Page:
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Debunking the myths about recycling

These are some of the most widespread lies about the practice of recycling

Debunking the myths about recycling

As some people continue to circulate myths denying human causes of climate change, there are others who claim recycling waste is of no use and can even be counter-productive.

Like other fake news, this is simple to debunk using facts. Recycling is easily justified and has countless environmental, social and economic benefits. This is why the United Nations’ Sustainable Development Goal 12 seeks to ensure responsible consumption and production, aiming to, “by 2030, substantially reduce waste generation through prevention, reduction, recycling, and reuse”. As such, we now have more local authority recycling regulations, which include imposing fines on those who fail to practice recycling or don’t recycle correctly.

Below, we debunk some of the more widely circulated, false, myths:

 

All the rubbish gets mixed up in the garbage trucks

Generally, there are different kinds of trucks that independently collect waste. When one vehicle accepts all the containers for recycling, it will be one of the most modern vehicles around, with separated compartments inside so each kind of waste is isolated from the others.

In this way, all waste separated in homes is collected and sorted by the trucks for later treatment.

 

Everything gets lumped together at the recycling plant

It is impossible that, once they have been collected, different kinds of waste are mixed at the recycling plant, basically because such facilities have to be separate and only the waste to be treated by each plant is delivered there.

Although it’s possible that part of the waste arrives with impurities coming from other kinds of waste, these are separated manually and automatically for correct processing.

 

Separate taxes for street cleaning, garbage collection and recycling

These are different services. The cost of recycling each kind of waste is not normally financed by the garbage collection tax or assumed by urban cleaning departments. Such services concentrate on collecting organic waste, on the one hand, and keeping public areas clean on the other. It is the responsibility of citizens to recycle, a de facto obligation to safeguard the environment.

Likewise, companies selling packaged products assume the economic responsibility for recycling, in cooperation with local authorities and the public.

Myths about recycling are founded on lies easily shot down

 

Recycling does more damage to the environment than manufacturing a new product

Damage to the environment is much greater if you have to produce a material completely from zero than if you establish a recycling system, since recycling saves on water, energy and raw materials. Manufacturing a can, for example, from recycled metal reduces energy consumption by 95%. In the case of paper, recycling represents savings of 62% in energy and 86% in water.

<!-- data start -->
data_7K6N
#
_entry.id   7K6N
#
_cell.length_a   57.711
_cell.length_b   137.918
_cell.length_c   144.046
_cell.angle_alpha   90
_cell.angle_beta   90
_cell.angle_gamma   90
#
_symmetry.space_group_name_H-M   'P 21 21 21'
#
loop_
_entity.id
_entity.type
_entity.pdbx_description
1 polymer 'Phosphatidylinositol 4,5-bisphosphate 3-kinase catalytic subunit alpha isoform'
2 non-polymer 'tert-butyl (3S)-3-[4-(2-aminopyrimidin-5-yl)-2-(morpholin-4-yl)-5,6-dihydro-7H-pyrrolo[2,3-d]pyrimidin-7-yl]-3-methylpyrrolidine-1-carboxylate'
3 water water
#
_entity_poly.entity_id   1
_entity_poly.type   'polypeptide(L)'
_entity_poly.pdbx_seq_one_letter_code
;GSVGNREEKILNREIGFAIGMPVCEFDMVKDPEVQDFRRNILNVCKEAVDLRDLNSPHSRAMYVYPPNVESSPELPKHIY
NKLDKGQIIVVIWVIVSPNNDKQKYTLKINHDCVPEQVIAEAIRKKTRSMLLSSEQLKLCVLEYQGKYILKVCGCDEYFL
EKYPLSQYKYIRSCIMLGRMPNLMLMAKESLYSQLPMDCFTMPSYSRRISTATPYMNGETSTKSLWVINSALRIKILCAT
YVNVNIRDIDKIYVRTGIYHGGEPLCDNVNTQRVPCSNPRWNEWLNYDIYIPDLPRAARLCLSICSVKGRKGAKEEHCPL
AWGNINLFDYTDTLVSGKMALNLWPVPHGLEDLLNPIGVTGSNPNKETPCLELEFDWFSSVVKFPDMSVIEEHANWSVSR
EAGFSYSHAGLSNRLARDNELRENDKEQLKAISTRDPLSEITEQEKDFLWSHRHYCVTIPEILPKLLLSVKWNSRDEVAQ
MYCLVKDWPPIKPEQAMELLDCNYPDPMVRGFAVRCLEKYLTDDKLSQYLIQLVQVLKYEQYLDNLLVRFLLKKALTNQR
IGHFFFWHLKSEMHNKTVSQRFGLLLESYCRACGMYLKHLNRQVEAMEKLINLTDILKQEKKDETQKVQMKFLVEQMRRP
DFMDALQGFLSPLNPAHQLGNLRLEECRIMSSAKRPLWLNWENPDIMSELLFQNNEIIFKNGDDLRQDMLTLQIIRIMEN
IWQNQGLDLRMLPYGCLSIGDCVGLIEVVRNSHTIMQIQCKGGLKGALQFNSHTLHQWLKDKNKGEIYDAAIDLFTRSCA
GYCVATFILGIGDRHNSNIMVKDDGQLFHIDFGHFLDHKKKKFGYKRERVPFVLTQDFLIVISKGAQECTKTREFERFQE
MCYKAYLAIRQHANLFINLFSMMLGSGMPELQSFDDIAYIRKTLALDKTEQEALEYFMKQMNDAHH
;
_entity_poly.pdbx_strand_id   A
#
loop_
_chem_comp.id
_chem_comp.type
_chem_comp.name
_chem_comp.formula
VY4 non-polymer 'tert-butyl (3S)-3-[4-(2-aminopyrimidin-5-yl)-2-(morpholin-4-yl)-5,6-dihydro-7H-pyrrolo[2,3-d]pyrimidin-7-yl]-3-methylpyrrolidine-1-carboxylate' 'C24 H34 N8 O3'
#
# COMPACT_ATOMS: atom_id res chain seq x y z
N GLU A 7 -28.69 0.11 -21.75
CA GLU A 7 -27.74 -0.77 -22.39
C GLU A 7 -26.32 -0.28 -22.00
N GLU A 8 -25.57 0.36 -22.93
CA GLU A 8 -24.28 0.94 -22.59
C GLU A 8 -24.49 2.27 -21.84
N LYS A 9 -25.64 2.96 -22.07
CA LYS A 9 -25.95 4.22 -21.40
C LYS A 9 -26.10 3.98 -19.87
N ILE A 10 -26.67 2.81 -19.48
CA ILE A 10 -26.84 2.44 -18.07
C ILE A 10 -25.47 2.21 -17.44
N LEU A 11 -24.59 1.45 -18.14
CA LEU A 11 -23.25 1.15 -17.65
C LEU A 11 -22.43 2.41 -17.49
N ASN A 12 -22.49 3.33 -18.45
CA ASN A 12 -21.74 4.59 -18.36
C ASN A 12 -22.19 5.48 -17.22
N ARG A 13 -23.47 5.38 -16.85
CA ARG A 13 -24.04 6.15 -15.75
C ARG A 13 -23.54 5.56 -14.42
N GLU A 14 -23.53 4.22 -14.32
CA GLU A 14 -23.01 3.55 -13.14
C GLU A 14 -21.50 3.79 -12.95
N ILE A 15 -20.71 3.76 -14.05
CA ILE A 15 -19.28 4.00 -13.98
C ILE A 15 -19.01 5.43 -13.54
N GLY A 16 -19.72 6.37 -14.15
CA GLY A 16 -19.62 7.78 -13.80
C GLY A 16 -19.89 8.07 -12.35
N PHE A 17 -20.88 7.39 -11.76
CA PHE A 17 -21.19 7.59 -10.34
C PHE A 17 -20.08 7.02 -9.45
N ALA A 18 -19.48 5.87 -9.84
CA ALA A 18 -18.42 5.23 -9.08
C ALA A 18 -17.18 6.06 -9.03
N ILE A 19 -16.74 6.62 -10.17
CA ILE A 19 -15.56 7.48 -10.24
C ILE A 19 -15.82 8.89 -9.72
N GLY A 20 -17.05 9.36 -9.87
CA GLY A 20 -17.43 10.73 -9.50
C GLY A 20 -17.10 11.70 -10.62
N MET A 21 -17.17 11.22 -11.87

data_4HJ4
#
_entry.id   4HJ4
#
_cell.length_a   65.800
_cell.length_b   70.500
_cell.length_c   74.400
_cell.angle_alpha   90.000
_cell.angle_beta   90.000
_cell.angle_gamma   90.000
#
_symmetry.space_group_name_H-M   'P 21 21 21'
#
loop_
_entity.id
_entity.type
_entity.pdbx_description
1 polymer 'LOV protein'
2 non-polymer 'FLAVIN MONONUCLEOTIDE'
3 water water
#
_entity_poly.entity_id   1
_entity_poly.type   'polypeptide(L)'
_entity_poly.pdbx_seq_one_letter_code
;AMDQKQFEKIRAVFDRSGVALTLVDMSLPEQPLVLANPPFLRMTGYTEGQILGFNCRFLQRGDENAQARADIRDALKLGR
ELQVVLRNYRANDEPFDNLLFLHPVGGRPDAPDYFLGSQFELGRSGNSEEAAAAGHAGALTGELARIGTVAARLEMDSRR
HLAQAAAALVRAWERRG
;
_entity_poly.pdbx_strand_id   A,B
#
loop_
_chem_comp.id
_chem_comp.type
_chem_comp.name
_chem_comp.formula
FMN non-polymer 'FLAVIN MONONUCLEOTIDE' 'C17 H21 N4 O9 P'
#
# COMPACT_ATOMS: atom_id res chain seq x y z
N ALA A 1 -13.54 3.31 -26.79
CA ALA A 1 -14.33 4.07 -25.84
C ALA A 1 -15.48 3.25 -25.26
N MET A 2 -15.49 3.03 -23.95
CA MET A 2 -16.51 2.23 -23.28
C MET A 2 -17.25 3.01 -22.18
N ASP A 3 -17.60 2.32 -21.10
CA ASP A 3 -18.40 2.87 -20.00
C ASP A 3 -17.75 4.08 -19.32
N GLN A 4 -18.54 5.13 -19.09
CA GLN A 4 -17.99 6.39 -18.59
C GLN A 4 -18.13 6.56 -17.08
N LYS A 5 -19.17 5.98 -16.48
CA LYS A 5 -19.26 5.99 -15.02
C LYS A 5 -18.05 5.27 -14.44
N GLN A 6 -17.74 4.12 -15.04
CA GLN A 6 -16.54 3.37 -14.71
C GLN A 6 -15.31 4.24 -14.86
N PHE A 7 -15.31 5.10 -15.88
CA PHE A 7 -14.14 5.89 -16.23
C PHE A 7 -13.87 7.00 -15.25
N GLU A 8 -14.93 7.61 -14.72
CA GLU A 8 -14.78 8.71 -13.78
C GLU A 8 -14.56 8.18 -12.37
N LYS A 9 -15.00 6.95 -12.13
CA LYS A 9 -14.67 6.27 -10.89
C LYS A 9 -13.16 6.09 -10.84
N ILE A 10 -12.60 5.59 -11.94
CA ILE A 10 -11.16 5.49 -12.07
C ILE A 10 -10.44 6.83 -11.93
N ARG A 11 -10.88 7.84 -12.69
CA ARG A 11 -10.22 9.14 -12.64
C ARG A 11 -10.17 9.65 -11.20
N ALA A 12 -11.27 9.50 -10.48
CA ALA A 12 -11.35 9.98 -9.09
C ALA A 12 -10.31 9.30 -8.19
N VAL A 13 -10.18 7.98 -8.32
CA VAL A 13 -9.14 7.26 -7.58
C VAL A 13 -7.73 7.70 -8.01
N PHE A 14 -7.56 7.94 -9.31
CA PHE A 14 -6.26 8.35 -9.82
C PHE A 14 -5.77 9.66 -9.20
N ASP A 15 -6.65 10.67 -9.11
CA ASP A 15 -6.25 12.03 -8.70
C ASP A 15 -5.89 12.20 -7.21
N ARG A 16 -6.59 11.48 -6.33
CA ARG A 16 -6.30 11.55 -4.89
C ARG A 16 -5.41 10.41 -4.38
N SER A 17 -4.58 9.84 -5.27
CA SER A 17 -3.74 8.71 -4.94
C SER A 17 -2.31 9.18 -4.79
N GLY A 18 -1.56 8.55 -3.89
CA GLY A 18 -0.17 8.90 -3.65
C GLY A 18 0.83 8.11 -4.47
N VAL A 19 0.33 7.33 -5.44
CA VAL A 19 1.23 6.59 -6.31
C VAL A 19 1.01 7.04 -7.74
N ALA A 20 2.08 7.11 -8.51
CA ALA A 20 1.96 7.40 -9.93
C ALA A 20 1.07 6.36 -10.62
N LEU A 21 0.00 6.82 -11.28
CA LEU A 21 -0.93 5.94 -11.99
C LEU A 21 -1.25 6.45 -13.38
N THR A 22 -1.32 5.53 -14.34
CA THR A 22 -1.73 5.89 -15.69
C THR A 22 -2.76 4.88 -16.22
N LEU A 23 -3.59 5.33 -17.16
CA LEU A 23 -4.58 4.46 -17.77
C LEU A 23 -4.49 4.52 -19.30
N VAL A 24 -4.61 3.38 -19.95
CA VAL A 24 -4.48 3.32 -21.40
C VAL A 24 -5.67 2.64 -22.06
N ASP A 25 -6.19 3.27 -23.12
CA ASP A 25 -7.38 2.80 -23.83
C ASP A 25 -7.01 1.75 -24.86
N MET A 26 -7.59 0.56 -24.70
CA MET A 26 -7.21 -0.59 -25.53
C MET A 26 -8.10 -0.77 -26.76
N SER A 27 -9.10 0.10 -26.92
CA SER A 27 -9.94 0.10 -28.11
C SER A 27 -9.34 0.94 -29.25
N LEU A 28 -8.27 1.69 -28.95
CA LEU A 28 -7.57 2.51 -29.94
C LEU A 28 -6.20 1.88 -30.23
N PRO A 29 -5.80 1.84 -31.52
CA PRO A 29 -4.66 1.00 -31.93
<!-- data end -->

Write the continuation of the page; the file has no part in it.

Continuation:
As opposed to the linear consumption model, which generates continuous resource expenditure, the circular economy saves on production processes through re-use and recycling, reducing the use of energy and raw materials.

Waste prevention, ecological design, reuse and other measures represent savings equivalent to 8% of EU companies’ annual revenues, according to the European Commission. And this, even though there persists a series of obstacles to recycling, such as overly-restrictive or complex policies. Greater knowledge is needed, and a mentality of ‘reduce, reuse and recycle’ should be promoted, among consumers, businesses and governments.

Debunking the myths about recycling

Recycled products are worse

It is also common to hear that a product made from recycled materials is of inferior quality than a product made from new materials. This is a false belief, since glass, aluminum and plastics can all be recycled and reused continuously without losing their properties.

In the case of paper and cardboard, a high-quality paste is generated and used to create new products such as shoeboxes, books and newspapers.

 

Recycling means job losses

In fact, the exact opposite occurs. In countries where recycling has been institutionalized as an extended practice, the need for recycling plants has in some cases multiplied employment in the sector by a factor of 10.

The European Commission estimates that more than 400,000 job vacancies would be created and 72 billion euros saved by EU countries if waste were managed correctly, not to mention the benefit that would logically be transmitted to the environment.

Those are the most common myths circulating as to why we should forget about recycling. Remember, though, that, when following the 3Rs rule, recycling is the final stage. It comes after consumption has been reduced to the necessary minimum, and everything that has a second use has been reused.

 

Sources: ABC, eldiario.es, Ecoembes, Recíclame, Entrepeneur, Hazte Eco and El País.

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